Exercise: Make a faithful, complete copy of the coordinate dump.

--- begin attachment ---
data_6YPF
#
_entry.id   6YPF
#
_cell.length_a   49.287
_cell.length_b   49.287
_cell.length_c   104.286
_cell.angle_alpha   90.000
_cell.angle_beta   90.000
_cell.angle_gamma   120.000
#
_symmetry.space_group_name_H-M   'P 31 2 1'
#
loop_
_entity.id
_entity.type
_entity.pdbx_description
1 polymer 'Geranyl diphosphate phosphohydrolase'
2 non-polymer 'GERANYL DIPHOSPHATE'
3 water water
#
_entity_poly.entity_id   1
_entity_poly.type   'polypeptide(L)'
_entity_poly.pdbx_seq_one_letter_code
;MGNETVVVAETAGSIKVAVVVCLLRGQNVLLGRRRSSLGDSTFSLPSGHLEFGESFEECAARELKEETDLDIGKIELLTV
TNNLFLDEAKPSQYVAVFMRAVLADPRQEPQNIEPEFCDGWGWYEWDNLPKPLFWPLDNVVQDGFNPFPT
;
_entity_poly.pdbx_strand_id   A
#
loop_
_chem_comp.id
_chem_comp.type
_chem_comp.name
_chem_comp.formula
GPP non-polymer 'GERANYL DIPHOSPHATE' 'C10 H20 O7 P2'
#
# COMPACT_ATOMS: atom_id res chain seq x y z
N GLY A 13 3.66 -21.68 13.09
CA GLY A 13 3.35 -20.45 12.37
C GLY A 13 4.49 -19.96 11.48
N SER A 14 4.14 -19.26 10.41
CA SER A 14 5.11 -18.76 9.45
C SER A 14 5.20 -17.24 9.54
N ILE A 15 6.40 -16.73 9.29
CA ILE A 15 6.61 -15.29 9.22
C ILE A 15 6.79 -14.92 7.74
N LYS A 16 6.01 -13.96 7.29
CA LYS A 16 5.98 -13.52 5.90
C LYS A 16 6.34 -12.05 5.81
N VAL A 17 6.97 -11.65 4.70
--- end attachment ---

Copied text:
data_6YPF
#
_entry.id   6YPF
#
_cell.length_a   49.287
_cell.length_b   49.287
_cell.length_c   104.286
_cell.angle_alpha   90.000
_cell.angle_beta   90.000
_cell.angle_gamma   120.000
#
_symmetry.space_group_name_H-M   'P 31 2 1'
#
loop_
_entity.id
_entity.type
_entity.pdbx_description
1 polymer 'Geranyl diphosphate phosphohydrolase'
2 non-polymer 'GERANYL DIPHOSPHATE'
3 water water
#
_entity_poly.entity_id   1
_entity_poly.type   'polypeptide(L)'
_entity_poly.pdbx_seq_one_letter_code
;MGNETVVVAETAGSIKVAVVVCLLRGQNVLLGRRRSSLGDSTFSLPSGHLEFGESFEECAARELKEETDLDIGKIELLTV
TNNLFLDEAKPSQYVAVFMRAVLADPRQEPQNIEPEFCDGWGWYEWDNLPKPLFWPLDNVVQDGFNPFPT
;
_entity_poly.pdbx_strand_id   A
#
loop_
_chem_comp.id
_chem_comp.type
_chem_comp.name
_chem_comp.formula
GPP non-polymer 'GERANYL DIPHOSPHATE' 'C10 H20 O7 P2'
#
# COMPACT_ATOMS: atom_id res chain seq x y z
N GLY A 13 3.66 -21.68 13.09
CA GLY A 13 3.35 -20.45 12.37
C GLY A 13 4.49 -19.96 11.48
N SER A 14 4.14 -19.26 10.41
CA SER A 14 5.11 -18.76 9.45
C SER A 14 5.20 -17.24 9.54
N ILE A 15 6.40 -16.73 9.29
CA ILE A 15 6.61 -15.29 9.22
C ILE A 15 6.79 -14.92 7.74
N LYS A 16 6.01 -13.96 7.29
CA LYS A 16 5.98 -13.52 5.90
C LYS A 16 6.34 -12.05 5.81
N VAL A 17 6.97 -11.65 4.70